Mrs. Cratchit’s Sage and Onion Roasted Drumsticks

Posted December 11, 2014 by Alison's Wonderland Recipes in A Christmas Carol (Dec. 2014) / 4 Comments


The roast goose or turkey is an icon of Victorian Christmas, and it’s clear that Mrs. Cratchit has a deft hand when it comes to its preparation. A full-size bird would have made a great entrée for our menu, but I could hardly justify roasting 10 pounds of turkey for just the Mister and myself. These roasted turkey legs were a nice compromise. I got the preparation technique from The Pioneer Woman, but I used my own blend of spices to match Mrs. Cratchit’s sage and onion goose. The end result was a set of juicy drumsticks with heartwarmingly homey flavor and crispy skin.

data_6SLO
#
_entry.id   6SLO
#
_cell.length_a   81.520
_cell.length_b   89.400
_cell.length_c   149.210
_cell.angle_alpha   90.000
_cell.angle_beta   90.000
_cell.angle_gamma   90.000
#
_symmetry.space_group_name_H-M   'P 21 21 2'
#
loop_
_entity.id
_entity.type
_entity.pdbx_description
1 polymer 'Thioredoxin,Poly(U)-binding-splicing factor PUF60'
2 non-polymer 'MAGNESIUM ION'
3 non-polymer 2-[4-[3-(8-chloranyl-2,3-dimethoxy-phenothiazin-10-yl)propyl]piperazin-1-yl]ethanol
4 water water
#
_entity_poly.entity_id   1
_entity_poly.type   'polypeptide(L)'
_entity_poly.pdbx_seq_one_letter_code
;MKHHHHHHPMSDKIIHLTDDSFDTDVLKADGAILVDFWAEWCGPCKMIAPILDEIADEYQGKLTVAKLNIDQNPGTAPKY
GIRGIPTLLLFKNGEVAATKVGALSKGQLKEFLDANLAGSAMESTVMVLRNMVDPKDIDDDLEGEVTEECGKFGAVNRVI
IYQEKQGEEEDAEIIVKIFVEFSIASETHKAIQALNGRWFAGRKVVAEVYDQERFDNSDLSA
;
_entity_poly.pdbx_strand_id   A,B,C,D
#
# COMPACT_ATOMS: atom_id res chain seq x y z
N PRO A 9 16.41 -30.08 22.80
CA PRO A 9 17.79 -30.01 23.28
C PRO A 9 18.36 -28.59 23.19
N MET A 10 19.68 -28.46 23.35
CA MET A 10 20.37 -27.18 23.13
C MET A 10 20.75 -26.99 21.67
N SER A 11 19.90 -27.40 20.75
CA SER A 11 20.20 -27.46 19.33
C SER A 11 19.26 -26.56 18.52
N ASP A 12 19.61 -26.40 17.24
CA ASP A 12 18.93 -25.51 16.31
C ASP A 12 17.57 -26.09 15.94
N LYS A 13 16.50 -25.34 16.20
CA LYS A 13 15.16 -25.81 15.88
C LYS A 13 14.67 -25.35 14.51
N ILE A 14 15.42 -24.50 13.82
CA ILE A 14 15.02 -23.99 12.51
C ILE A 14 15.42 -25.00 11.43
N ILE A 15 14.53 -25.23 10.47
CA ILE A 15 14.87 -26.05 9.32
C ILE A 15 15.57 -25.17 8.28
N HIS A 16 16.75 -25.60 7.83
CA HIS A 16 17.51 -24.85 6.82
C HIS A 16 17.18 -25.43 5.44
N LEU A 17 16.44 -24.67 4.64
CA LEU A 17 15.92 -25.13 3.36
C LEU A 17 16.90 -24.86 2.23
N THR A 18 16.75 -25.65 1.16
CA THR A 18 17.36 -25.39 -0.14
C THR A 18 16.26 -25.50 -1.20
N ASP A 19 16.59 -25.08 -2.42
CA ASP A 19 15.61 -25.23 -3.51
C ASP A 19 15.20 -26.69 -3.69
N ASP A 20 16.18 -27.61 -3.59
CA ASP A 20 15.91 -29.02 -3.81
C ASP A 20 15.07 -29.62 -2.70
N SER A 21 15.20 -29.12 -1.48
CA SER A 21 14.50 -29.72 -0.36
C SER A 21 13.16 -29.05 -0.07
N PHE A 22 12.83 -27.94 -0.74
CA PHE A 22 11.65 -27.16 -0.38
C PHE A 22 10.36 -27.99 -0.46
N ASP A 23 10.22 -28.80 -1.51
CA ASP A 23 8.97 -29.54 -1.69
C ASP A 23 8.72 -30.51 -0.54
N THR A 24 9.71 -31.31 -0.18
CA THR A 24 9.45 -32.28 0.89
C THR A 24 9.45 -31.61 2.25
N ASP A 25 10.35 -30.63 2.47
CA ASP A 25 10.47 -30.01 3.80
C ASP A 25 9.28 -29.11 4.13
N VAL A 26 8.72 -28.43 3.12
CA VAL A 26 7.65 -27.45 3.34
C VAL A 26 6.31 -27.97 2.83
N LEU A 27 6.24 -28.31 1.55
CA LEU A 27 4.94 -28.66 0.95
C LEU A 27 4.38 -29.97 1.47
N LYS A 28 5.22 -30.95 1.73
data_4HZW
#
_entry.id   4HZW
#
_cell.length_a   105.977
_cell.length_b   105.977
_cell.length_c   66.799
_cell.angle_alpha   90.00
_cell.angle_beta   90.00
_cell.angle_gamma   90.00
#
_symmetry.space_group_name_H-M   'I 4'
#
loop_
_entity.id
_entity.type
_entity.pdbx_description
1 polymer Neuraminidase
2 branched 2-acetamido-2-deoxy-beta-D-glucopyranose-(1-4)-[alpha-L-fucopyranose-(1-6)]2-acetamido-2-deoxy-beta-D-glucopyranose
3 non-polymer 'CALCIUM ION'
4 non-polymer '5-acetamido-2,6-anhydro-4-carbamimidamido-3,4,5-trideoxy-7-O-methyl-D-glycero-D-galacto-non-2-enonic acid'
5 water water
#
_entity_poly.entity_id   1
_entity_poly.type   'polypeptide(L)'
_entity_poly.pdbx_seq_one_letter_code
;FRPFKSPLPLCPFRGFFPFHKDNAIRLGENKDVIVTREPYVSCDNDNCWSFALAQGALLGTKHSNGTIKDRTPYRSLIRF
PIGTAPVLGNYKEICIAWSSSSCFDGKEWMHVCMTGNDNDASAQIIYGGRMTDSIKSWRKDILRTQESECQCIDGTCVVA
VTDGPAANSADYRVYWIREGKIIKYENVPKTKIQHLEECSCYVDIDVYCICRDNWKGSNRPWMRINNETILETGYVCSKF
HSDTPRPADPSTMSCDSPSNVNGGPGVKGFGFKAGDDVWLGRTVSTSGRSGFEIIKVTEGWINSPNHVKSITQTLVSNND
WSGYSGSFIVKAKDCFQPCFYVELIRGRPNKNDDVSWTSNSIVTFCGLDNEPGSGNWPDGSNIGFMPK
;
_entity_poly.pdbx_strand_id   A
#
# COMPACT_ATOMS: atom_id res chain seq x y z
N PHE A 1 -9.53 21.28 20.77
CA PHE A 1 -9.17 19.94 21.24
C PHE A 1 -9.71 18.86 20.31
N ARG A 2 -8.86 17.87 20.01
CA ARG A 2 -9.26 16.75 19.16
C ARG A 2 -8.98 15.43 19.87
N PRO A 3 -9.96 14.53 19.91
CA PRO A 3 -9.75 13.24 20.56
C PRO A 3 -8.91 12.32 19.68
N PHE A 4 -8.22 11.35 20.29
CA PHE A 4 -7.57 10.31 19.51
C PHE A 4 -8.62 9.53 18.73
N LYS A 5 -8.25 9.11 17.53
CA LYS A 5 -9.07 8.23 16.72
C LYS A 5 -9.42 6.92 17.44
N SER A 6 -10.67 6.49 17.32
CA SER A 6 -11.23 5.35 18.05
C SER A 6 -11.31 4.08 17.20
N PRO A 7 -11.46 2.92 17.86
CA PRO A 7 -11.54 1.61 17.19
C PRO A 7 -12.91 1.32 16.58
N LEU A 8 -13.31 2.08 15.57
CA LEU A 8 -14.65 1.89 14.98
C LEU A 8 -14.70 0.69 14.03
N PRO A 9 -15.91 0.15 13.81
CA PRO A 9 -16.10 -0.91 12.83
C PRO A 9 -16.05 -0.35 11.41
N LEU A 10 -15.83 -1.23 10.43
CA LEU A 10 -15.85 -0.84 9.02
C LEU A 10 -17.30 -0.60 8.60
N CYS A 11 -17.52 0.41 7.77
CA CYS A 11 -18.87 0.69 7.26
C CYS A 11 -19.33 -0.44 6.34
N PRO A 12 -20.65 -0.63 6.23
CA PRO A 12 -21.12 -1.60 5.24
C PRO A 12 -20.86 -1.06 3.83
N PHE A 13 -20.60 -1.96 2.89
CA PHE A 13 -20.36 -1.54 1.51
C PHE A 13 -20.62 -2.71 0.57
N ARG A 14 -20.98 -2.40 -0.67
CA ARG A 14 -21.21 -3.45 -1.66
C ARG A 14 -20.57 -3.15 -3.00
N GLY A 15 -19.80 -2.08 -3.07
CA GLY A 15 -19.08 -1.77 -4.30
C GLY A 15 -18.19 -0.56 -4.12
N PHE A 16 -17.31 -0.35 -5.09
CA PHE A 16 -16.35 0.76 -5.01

P.S. The proportion of the ingredients in your brine and seasoning will be primarily determined by the size of your turkey legs. This goes for cook time as well. The legs I used were very large (1 1/2 lb each), so you may have to adjust your time and materials for smaller legs.

Mrs. Cratchit’s Sage & Onion Drumsticks

“There never was such a goose. Bob said he didn’t believe there ever was such a goose cooked. Its tenderness and flavour, size and cheapness, were the themes of universal admiration.”
— A Christmas Carol

INGREDIENTS:

  • 2 large turkey legs
  • FOR THE BRINE:
    • 1/2 cup kosher salt
    • 1/2 cup sugar
    • 1/2 cup brown sugar (or 1/4 cup brown, 1/4 cup dark brown)
    • 1/2 tbsp ground sage
    • 1/2 tbsp onion powder
    • 1 medium-sized bay leaf
    • 4 cups water
    • a lot of ice
  • FOR THE DRY RUB:
    • 1 tbsp ground sage